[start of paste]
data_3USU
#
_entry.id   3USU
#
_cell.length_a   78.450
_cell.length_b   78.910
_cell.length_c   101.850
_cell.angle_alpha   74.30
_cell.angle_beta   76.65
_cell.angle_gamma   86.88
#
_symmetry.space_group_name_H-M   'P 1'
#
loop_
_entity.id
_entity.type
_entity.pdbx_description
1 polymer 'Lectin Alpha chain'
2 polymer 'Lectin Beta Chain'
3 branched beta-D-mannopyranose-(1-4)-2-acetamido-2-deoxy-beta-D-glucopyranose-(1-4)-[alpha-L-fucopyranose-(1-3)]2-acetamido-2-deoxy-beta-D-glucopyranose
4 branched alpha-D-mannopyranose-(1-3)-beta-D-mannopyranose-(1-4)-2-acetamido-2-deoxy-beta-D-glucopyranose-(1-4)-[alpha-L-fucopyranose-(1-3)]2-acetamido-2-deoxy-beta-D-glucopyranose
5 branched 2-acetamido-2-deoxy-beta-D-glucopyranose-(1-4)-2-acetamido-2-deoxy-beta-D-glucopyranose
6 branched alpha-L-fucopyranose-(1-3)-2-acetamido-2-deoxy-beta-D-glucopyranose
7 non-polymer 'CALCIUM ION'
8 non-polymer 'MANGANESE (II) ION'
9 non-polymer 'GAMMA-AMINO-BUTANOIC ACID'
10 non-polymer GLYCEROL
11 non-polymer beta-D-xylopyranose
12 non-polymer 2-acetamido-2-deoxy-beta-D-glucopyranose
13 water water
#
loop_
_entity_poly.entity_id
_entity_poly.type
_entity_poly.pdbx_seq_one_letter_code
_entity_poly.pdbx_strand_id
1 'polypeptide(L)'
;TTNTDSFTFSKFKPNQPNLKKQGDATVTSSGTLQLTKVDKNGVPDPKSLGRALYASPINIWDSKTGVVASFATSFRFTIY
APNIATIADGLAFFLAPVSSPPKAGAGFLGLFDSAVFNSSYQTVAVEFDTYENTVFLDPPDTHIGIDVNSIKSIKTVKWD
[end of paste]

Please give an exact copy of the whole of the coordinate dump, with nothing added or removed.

data_3USU
#
_entry.id   3USU
#
_cell.length_a   78.450
_cell.length_b   78.910
_cell.length_c   101.850
_cell.angle_alpha   74.30
_cell.angle_beta   76.65
_cell.angle_gamma   86.88
#
_symmetry.space_group_name_H-M   'P 1'
#
loop_
_entity.id
_entity.type
_entity.pdbx_description
1 polymer 'Lectin Alpha chain'
2 polymer 'Lectin Beta Chain'
3 branched beta-D-mannopyranose-(1-4)-2-acetamido-2-deoxy-beta-D-glucopyranose-(1-4)-[alpha-L-fucopyranose-(1-3)]2-acetamido-2-deoxy-beta-D-glucopyranose
4 branched alpha-D-mannopyranose-(1-3)-beta-D-mannopyranose-(1-4)-2-acetamido-2-deoxy-beta-D-glucopyranose-(1-4)-[alpha-L-fucopyranose-(1-3)]2-acetamido-2-deoxy-beta-D-glucopyranose
5 branched 2-acetamido-2-deoxy-beta-D-glucopyranose-(1-4)-2-acetamido-2-deoxy-beta-D-glucopyranose
6 branched alpha-L-fucopyranose-(1-3)-2-acetamido-2-deoxy-beta-D-glucopyranose
7 non-polymer 'CALCIUM ION'
8 non-polymer 'MANGANESE (II) ION'
9 non-polymer 'GAMMA-AMINO-BUTANOIC ACID'
10 non-polymer GLYCEROL
11 non-polymer beta-D-xylopyranose
12 non-polymer 2-acetamido-2-deoxy-beta-D-glucopyranose
13 water water
#
loop_
_entity_poly.entity_id
_entity_poly.type
_entity_poly.pdbx_seq_one_letter_code
_entity_poly.pdbx_strand_id
1 'polypeptide(L)'
;TTNTDSFTFSKFKPNQPNLKKQGDATVTSSGTLQLTKVDKNGVPDPKSLGRALYASPINIWDSKTGVVASFATSFRFTIY
APNIATIADGLAFFLAPVSSPPKAGAGFLGLFDSAVFNSSYQTVAVEFDTYENTVFLDPPDTHIGIDVNSIKSIKTVKWD